Regulatory framework for the Murray‑Darling Basin and water metering
The MDB has a complex history, with competing demands for water
resources from various stakeholders, such as Basin states, irrigators and other
agricultural groups, river communities, and environmental bodies. These
competing demands therefore make it challenging to manage the appropriate
allocation and use of water via legislation and other regulatory frameworks.
Historically, water management was controlled by the individual Basin
states. However, the Basin Plan, which came into effect in 2012, allowed the
Commonwealth to take a more prominent role in the management of the Basin's
This chapter details the various Commonwealth and state governance
arrangements and legislative frameworks that regulate water management,
compliance and enforcement across the MDB. The chapter also considers the
metering and monitoring regulations and systems in place, with some examination
of metering in both South Australia and NSW.
The MDB is governed by a complex arrangement of interacting legislation
at both the Commonwealth and state level.
It should be noted that it is the states that directly regulate water
usage in the Basin, with no direct involvement of the Commonwealth in state
matters such as licensing, regulation, and day‑to‑day water
Water Act 2007 (Commonwealth)
The Water Act 2007 (Water Act) commenced on 3 September 2007,
giving effect to the Government’s National Plan for Water Security. This Plan
provided an initial $10.05 billion for modernising Australia's irrigation infrastructure,
addressing over‑allocation of water in the Basin, reforming management of
the Basin and investing in water information.
The Water Act provides for a Basin-wide approach to setting supportable limits
on water that can be taken from the Basin, while sustainably managing water
The objects of the Act are to:
- enable the Commonwealth, in conjunction with the Basin states, to
manage Basin water resources;
- to give effect to relevant international agreements, to the
extent those agreements are relevant to the use and management of the Basin's
water resources, and provide special measures in accordance with those
agreements to address threats to the water resources of the Basin;
promote the use and management of Basin water resources 'in a way
that optimises economic, social and environmental outcomes';
- without limiting the previous two points:
- ensure the return to environmentally sustainable levels of
extraction for water resources that are over‑allocated or overused,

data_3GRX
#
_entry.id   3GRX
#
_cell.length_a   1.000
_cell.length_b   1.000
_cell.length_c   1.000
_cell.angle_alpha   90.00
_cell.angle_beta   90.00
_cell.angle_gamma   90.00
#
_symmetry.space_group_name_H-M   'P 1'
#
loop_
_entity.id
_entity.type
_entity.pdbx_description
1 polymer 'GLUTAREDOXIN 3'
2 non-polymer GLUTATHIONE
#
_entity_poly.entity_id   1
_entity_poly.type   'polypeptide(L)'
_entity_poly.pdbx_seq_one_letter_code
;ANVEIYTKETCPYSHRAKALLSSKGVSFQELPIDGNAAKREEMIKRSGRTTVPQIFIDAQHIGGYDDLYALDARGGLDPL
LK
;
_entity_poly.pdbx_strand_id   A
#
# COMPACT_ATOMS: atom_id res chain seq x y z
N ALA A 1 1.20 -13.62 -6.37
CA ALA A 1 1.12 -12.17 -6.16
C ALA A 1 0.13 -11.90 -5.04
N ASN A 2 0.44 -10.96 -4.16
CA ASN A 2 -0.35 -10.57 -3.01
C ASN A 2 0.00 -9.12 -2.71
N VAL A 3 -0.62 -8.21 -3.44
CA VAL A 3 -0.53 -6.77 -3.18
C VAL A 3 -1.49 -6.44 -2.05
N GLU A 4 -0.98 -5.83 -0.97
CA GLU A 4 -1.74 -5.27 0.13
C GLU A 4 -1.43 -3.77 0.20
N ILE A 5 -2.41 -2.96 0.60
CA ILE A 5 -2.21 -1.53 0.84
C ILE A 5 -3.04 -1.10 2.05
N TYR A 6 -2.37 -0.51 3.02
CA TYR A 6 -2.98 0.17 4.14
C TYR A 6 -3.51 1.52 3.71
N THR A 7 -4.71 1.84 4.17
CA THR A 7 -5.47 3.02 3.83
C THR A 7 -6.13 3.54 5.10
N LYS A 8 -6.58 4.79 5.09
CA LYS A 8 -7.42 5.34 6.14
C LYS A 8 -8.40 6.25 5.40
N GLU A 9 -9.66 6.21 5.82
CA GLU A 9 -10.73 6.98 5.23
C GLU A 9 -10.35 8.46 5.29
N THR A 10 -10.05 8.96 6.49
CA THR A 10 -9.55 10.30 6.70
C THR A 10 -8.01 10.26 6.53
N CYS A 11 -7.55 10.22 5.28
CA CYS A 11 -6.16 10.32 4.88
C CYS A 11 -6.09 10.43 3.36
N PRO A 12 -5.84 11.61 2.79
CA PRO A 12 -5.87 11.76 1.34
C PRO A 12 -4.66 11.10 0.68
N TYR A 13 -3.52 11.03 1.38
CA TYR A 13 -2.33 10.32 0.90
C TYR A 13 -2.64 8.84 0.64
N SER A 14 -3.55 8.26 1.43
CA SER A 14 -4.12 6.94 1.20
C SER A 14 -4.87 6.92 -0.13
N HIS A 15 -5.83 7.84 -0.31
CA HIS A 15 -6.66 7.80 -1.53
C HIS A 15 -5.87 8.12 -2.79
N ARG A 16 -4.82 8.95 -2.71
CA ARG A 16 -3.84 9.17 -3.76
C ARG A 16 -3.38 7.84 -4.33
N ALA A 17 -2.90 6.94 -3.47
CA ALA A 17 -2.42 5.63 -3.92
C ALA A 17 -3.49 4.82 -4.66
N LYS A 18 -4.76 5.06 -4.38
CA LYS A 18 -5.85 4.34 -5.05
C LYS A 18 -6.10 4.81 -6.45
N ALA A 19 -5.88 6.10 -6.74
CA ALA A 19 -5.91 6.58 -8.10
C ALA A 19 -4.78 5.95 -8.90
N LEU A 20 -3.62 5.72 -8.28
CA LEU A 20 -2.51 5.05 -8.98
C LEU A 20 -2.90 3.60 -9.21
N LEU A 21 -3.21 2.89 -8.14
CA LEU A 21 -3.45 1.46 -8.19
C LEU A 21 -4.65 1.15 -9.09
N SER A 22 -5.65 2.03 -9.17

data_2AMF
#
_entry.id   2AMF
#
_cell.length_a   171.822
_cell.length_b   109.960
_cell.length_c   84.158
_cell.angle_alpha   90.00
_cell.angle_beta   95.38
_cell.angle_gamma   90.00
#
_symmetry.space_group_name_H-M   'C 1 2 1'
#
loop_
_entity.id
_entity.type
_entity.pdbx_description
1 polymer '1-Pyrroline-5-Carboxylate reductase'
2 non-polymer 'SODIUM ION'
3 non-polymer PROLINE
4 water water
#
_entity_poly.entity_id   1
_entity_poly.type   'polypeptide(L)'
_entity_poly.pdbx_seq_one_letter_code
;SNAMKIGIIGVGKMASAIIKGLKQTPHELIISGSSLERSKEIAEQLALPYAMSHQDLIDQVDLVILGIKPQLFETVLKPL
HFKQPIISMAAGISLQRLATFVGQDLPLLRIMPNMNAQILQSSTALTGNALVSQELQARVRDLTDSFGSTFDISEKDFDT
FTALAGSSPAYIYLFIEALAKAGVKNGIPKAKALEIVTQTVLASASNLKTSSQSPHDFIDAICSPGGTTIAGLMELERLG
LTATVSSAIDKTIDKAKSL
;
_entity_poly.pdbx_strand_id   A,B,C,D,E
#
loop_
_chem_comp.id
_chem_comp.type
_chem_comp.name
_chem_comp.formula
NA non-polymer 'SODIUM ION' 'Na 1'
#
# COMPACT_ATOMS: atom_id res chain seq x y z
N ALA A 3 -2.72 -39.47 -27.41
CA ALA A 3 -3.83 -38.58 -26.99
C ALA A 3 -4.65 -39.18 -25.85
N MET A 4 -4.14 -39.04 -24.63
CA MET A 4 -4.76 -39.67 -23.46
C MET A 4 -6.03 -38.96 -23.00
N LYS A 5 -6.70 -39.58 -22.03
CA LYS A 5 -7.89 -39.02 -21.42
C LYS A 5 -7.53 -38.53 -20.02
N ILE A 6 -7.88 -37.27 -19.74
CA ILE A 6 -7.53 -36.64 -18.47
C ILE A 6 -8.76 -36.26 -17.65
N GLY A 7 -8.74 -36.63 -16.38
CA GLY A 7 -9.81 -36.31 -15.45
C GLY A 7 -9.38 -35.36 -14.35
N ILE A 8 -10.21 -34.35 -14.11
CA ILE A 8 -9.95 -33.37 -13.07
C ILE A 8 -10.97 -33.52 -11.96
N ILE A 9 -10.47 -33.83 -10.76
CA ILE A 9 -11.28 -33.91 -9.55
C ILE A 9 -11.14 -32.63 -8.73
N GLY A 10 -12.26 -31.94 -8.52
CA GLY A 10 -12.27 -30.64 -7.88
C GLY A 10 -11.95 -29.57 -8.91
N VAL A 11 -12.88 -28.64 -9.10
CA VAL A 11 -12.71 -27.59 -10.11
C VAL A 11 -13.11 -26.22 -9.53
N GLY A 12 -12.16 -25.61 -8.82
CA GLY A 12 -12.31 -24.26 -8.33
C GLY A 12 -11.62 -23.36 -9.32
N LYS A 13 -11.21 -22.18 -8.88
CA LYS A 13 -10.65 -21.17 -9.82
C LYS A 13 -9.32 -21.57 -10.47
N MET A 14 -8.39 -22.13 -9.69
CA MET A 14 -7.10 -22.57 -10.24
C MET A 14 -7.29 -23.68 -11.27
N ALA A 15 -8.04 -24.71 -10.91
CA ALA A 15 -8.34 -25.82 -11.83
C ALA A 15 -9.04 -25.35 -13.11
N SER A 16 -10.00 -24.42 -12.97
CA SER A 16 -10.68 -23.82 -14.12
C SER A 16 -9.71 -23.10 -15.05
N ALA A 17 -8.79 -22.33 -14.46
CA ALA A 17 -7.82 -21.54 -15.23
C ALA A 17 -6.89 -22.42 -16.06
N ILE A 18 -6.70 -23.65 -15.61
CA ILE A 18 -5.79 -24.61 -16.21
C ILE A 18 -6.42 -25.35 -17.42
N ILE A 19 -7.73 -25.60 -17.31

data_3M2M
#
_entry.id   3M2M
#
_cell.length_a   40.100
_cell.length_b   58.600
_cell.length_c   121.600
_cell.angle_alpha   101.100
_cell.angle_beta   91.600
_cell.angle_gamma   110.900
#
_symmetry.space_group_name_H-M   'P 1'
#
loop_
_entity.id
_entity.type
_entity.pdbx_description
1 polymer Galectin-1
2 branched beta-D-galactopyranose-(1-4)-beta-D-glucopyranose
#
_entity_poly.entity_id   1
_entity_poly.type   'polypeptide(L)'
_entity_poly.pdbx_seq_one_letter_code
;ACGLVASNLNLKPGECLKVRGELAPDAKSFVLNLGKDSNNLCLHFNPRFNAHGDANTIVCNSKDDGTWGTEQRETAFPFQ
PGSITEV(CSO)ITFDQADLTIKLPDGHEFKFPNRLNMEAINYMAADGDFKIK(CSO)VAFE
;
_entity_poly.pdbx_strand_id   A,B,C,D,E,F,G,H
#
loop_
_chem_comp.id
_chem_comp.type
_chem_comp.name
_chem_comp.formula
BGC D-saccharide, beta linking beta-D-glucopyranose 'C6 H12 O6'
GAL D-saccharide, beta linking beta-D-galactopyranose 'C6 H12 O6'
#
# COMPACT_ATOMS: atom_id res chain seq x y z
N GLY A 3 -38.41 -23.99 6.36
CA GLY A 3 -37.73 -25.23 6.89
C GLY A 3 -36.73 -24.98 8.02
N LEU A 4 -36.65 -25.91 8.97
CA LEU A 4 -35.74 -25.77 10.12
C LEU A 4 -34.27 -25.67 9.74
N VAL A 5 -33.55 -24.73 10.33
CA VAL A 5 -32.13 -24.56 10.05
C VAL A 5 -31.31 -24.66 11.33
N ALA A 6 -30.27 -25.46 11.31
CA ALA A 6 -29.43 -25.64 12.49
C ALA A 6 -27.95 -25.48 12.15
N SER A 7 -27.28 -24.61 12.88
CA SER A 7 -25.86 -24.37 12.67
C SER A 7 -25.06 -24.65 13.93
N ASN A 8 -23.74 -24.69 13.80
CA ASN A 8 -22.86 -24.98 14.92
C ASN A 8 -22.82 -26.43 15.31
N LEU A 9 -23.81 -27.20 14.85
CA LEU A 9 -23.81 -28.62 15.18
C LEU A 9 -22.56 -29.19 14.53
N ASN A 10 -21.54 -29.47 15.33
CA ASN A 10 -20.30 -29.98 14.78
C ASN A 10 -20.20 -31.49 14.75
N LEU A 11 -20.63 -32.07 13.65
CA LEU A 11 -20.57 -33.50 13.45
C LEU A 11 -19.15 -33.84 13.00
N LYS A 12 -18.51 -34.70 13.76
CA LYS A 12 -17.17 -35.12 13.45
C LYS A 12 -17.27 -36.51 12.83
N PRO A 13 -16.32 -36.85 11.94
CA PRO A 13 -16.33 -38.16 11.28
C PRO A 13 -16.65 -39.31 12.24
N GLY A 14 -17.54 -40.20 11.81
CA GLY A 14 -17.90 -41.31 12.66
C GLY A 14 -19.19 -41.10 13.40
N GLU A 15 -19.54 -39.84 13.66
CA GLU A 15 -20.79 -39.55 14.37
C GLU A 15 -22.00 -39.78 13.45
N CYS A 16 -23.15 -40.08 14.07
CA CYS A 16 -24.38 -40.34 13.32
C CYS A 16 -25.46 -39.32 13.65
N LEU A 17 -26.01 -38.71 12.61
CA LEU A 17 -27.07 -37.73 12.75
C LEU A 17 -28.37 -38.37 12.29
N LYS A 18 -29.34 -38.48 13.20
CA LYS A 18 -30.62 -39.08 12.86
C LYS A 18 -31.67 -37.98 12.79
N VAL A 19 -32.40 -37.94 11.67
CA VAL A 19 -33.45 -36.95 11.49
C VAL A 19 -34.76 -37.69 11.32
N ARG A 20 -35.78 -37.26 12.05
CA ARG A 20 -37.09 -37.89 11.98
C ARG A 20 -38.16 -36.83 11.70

- protect, restore and provide for the ecological values and
ecosystem services of the Basin,
- subject to the above two points, 'maximise the net economic
returns to the Australian community from the use and management' of Basin water
- improve water security for all users of Basin water resources;
- ensure the management of Basin water resources is in accordance
with the broader management of natural resources in the Basin;
- achieve 'efficient and cost effective water management and
administrative practices' for Basin water resources; and
provide for the 'collection, collation, analysis and dissemination'
of information on Australia's water resources and the use and management of
water in Australia.
Murray-Darling Basin Plan
The Basin Plan was adopted as a legislative instrument in November 2012
and provides for the integrated management of the water resources in the
Basin. The Plan limits the amount of water that can be extracted or taken
annually from the Basin for consumptive use, while leaving enough water for the
environment. This amount is called the Sustainable Diversion Limit (SDL).
Sustainable Diversion Limits
SDLs have been determined for each catchment and aquifer in the Basin.
The Basin Plan 'determines the long term average amount of water that can be
extracted each year from the Basin for urban, industrial and agricultural use',
and this is reflected in the SDLs. DAWR advised the committee that:
The Basin-wide SDL for surface water is 10,783 gigalitres,
which represents a reduction of 2,750 gigalitres (GL) from pre‑existing
levels of diversion, with this SDL formally commencing from
1 July 2019.
This 2750GL reduction is referred to as the water recovery target. The Basin
Plan included a seven-year transition period to enable time for adjustment to
the Plan and SDLs across the Basin, with opportunities to review and improve
the Plan during this implementation phase. As of 1 July 2019, the SDLs will
come into effect.
Water Resource Plans
The SDL will be implemented through Basin state water resource plans (WRPs).
The WRPs are developed under the existing water planning frameworks in Basin
states, and are a key mechanism by which each state will implement the Basin
There are 36 WRP areas across the Basin, incorporating groundwater and
surface water areas. The WRPs outline how water resources will be managed to be
consistent with the Basin Plan, and help to align Basin‑wide and
state-based water resource management. The WRPs detail, among other things,
annual limits on water take, how water will be managed during extreme events,
environmental water, and strategies to achieve water quality standards.
WRPs must be submitted to the MDBA for assessment, which then evaluates
if the WRPs are consistent with the Basin Plan. The MDBA will then advise the
Minister for Agriculture and Water Resources (Minister) if the WRP should be
accredited, with the Minister making the final determination on accreditation.
This process must be completed prior to 1 July 2019. Despite this deadline,
there is currently only one accredited WRP (for Warrego‑Paroo‑Nebine).
The MDBA has monitoring and compliance responsibilities for WRPs.
Roles and responsibilities
There are many different actors and legislative instruments involved in
the governance of the MDB. Each Basin state (Queensland, NSW, Victoria and